31 October 2018
WEDNESDAY, Oct. 31, 2018 (HealthDay News) — As scientists look more deeply into the effects of diet on health, they’re finding that more and more everyday foods offer benefits that go well beyond making dishes tastier. Garlic, an ingredient found in almost every type of cuisine, is emerging as one such superfood. Part of the allium family, which includes onions and leeks, garlic has a number of compounds that supply its health-boosting effects as well as its pungent aroma. According to wide-ranging research, garlic seems to improve immunity and heart health, help fight certain cancers, and lower triglycerides and total cholesterol. Some of these benefits can be seen after eating just one meal with raw garlic. Yet overall there’s enough evidence to have at least half a clove every day, researchers suggest. Garlic is readily available and relatively inexpensive. Buy one whole head of garlic at a time — the skin should be dry and papery and the visible bulbs should be firm and full, not shriveled. To get the most benefits, chop, slice or crush fresh garlic to use it. This fires up a process that makes its compounds more potent. Wait 5 to 10 minutes before eating or adding to a dish, especially if you’ll be mixing it with a highly acidic food like lemon juice. Some easy ways to use minced raw garlic are to blend it into avocado, along with red onion, jalapeno and cilantro for guacamole; into chickpeas for hummus; or into cooked white beans for bean dip. Whisked into oil and vinegar with your choice of herbs, garlic adds zest to salad dressings and marinades. But you don’t have to always eat it raw. As long as the garlic is prepped as suggested and added toward the end of a recipe, it will retain its nutritional value when cooked. More information Learn more about garlic from the Linus Pauling Institute at Oregon State University.
18 October 2018
THURSDAY, Oct. 18, 2018 (HealthDay News) — Protein is key to your well-being and deserves a significant place in every diet. Knowing the best sources can boost your health as well as help you feel more satisfied on fewer calories. Seafood is an excellent protein source, with dozens of types of fish and shellfish to try. Eat a 3.5-ounce serving at least twice every week, and include fish high in omega-3 fatty acids, such as salmon and trout. These are nutrients that your body needs, but can’t make, so you must get them through your diet. Make friends with the manager of the seafood section at your favorite market and don’t be shy about asking for the freshest choices. Note: It’s usually seafood that’s past its prime that’s guilty of smelling up your kitchen, not fresh fish. Chicken and turkey are other well-known protein sources, but you may not realize that it’s OK to cook them with the skin on to keep the meat moist. Just remove it before eating. Also, keep in mind that breast meat has less fat and therefore fewer calories than dark meat. Be sure to put vegetable proteins on the menu. These include legumes such as beans and lentils. They have a protein-fiber combo that helps regulate blood sugar as well as fill you up. What about red meat? For many people, it’s fine to eat it once a week or so. But choose lean cuts — skip the cold cuts, hot dogs and other cured meats — and limit the portion size to three ounces. Trim off as much fat as you can before cooking, and pour off any melted fat before eating. Also use healthier cooking methods, such as baking, broiling and grilling on a rack, which allow fat to drain off. More information The American Heart Association has tips to help you get more non-beef sources of protein into your diet.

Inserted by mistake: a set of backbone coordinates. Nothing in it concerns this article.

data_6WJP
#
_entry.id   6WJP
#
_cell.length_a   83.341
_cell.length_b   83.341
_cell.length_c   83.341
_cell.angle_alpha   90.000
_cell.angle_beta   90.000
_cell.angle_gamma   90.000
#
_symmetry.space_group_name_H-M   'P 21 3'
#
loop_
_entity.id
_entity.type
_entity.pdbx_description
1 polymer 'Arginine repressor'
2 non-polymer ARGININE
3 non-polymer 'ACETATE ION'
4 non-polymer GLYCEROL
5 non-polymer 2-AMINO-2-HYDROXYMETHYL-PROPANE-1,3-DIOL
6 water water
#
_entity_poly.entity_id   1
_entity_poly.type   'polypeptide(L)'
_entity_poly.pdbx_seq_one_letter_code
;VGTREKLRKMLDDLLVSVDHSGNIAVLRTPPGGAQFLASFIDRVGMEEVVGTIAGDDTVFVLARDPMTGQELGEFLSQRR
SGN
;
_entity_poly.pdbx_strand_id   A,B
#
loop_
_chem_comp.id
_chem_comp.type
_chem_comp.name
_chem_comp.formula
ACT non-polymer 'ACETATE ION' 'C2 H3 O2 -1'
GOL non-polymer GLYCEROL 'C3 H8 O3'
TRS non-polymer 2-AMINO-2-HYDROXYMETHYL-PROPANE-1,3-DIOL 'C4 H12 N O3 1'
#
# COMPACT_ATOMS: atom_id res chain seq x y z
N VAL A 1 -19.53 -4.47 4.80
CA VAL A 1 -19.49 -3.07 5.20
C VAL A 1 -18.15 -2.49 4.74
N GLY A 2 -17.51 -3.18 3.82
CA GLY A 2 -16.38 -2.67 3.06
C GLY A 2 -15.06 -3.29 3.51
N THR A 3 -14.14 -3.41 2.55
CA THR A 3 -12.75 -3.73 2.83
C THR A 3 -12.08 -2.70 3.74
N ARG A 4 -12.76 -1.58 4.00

05 April 2018
THURSDAY, April 5, 2018 (HealthDay News) — Whether you want to lose weight, maintain your weight or just eat healthily, you need to know about protein. Protein in the foods you eat helps build and maintain your bones, muscles and skin. However, you need to consume protein every day because your body doesn’t store it the same as it stores carbohydrates and fats. Most adults should eat 5 to 7 ounces of protein daily, according to the U.S. National Institutes of Health. Knowing the best sources of protein can boost your health as well as help you feel more satisfied on fewer calories. But, you need to choose carefully. Seafood is an excellent source of protein. Your options are many, with dozens of types of protein-rich fish and shellfish to try. Aim to eat a five-ounce serving at least twice every week. And, for even more benefits, try to include fish high in omega-3 fatty acids, such as salmon and trout. Omega-3s can help reduce risk factors for heart disease, such as cholesterol and blood pressure. Chicken and turkey are great protein foods, too. For the healthiest approach, remove the skin before eating. Keep in mind, too, that breast meat has less fat — and therefore fewer calories — than dark meat. Including particular vegetables on your menus will ensure you get even more protein. Try beans and peas — kidney, pinto, black or white beans, split peas, chickpeas and hummus. Besides helping you feel full, they have a protein-fiber combo that helps with blood sugar. And don’t forget eggs. For most people, one a day doesn’t raise the risk for heart disease. And, since only the yolk contains saturated fat, egg whites are an unlimited option. As for red meat, it’s often OK to eat it once a week or so. Just choose lean cuts and limit your portion size to 3 ounces. Trim off as much fat as you can before cooking, and pour off any melted fat before eating. Also use cooking methods, such as baking, broiling and grilling on a rack that allow fat to drain off. Protein provides a satisfying, filling, element to your diet. Just remember that a little goes a long way. More information The U.S. Department of Agriculture’s “Choose My Plate” website has more on protein food groups.